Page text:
Tag Archives: cemetery

“A Simple But Impressive Ceremony”

James Betelle’s death is one of the more curious aspects of his story.  He died in Italy, ending up in an unmarked pauper’s grave, while in Delaware, a stone with his name on it sits quietly in an old cemetery. How did he come to be buried (as it were), in two places?

I’ve already known from his will he desired  to be buried at his family plot in Wilmington, the stone being evidence of that. And yet, upon his death in Florence on June 3rd, 1954, he was buried there, and not returned to the U.S. per his request. Why?

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Down Wilmington Way


In March, 2008, I took a three-day excursion to James Betelle’s hometown of Wilmington, Delaware. My plan was to visit a few research libraries, see significant locations, and, well, just get a sense of where Betelle came from. What follows is a recreation of the trip presented in the dramatic diary format.

Thursday, March 13.
6:30 pm: After an early dinner, kissed the wife and boy and saddled up in the Volvo. I left like a sad-sack businessman trudging off to a shower curtain manufacturer’s convention in Boise—except it would be Delaware and a dead architect. Programmed my stops into the ludicrously indispensable GPS and headed down through the swamps of Jersey.

9 pm: Arrived at the outskirts of Wilmington on a US Route-type highway—the kind peppered with strip malls, theme restaurants and carpet stores. Taking in this bland vista I joked to myself, “no wonder Betelle left.” Yes, you tend to talk to yourself on long solo drives. My hotel, a Courtyard by Marriott, was down a short access road, flanked by two others like circling wagons.

As I pulled into the lot, I noticed across the road a TGI Fridays, a Lone Star Steakhouse and an Olive Garden—a culinary trove. A very tall, thin gentleman in a purple suit bearing the name tag “Stretch” checked me in. The room was decent and had internet access, but the view of the dumpsters was not particularly inspiring.

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Hallowed Ground

Ernest Guilbert GraveI finally visited Ernest Guilbert’s gravesite. I had made an attempt a while ago, but the office was closed. Evergreen Cemetery in Hillside, NJ, is over 150 acres, so I wasn’t about to look the hard way.

I went directly to the office, a charming little Mansard Victorian building near the main gate. The clerk was quickly able to find the record book entry for Guilbert. We discovered that his lot had three plots; his, his wife Anna, and a third, still empty and available to any Guilbert descendant. Guilbert died December 1, 1916, and according to the cemetery records, the cause was “Anemia”, and was buried on the 4th.

The clerk noted that near the lot was a tall monument, which would help locate it. I walked to the area on the map she circled, and spent about ten minutes looking for it. I couldn’t find it. I tromped back and forth where I thought it should be countless times, and was starting to get frustrated. And then I saw it, in a completely different location than I thought it should be, by about 50 feet.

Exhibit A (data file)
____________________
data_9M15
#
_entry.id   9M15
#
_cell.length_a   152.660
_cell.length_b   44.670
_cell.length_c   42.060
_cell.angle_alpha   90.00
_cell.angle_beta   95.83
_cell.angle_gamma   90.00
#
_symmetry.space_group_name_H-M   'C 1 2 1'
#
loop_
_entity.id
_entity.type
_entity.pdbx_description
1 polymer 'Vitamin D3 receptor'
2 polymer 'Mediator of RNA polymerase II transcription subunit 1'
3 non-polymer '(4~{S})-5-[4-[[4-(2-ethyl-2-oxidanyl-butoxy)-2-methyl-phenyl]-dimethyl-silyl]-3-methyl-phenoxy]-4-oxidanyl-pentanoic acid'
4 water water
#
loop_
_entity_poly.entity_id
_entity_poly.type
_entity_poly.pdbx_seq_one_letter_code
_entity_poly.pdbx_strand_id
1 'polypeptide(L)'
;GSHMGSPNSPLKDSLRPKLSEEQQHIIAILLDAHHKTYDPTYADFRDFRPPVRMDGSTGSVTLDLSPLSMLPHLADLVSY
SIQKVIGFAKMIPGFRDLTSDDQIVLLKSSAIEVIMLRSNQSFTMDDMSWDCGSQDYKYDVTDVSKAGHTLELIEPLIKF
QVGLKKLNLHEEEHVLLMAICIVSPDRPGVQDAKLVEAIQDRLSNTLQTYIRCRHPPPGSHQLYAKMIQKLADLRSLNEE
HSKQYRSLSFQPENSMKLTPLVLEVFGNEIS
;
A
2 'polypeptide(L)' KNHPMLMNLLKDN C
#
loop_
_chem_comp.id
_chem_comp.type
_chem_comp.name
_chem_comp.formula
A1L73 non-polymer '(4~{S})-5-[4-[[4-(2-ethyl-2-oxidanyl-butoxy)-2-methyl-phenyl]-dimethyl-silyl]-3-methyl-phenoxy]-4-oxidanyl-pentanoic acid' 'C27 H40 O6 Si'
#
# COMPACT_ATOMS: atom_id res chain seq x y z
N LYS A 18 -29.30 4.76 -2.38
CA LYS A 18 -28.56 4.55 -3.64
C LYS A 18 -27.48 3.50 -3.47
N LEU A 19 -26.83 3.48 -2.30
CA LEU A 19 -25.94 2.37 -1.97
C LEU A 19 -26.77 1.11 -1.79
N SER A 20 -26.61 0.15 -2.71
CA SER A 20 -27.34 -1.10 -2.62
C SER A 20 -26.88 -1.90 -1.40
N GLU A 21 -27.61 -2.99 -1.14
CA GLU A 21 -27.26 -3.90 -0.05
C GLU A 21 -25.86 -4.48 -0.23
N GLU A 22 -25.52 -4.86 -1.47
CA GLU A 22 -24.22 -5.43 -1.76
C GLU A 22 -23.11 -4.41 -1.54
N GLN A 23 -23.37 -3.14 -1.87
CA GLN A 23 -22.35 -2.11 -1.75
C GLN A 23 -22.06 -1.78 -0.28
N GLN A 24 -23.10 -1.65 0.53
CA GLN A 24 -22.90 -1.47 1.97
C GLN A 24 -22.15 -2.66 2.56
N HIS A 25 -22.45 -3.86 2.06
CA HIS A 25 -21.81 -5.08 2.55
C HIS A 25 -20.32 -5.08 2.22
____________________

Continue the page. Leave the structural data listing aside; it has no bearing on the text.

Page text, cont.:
The monument the clerk noted was actually Guilbert’s. It’s a tall stone, and faces the path where it’s clearly visible. A few feet from the monument are two headstones bearing Ernest and Anna’s names (hers with Bunn, as she had remarried.) The inscription reads:

And is he dead,
whose glorious mind
Lifts ours on high?
To live in hearts
we leave behind
Is not to die.

The stanza is from the poem Hallowed Ground by Thomas Campbell, written sometime in the early 1800s. According to the AIA Biography, James Betelle selected the passage. Given the size of the monument and his large, front-page obituary, it’s clear Guilbert was very well regarded–and missed–when he died.

Unfinished Stones

After a 4-6 week wait, I finally received a copy of James Betelle’s will from the New Jersey State Archives (along with some court documents, which I will discuss at a later date).

I had already seen a few pages from a 1930 version, acquired from the American Institute of Architect’s archives. Written when Betelle was still clearly successful, The ’30 draft earmarks donations to various institutions in his name, and directing his estate be left to his associates, Charles Bauer and Grant AC Behee.

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Lux Aeterna Luceat Eis

James Betelle died in Florence, Italy on June 3rd, 1954. This I have known since my earliest research into the man, and indeed many obituaries, biographies and articles point this out. What I have noticed is that one reference is merely copying an earlier one; often turns of phrase in one article can clearly be traced to previous ones, with slightly modified wording or content. It’s a biographical game of Telephone.

With the facts surrounding his death vague and diluted over the years, it has been a goal to trace these tendrils of information back to the earliest sources possible. As fortune would have it, I am going to Florence on holiday next week.

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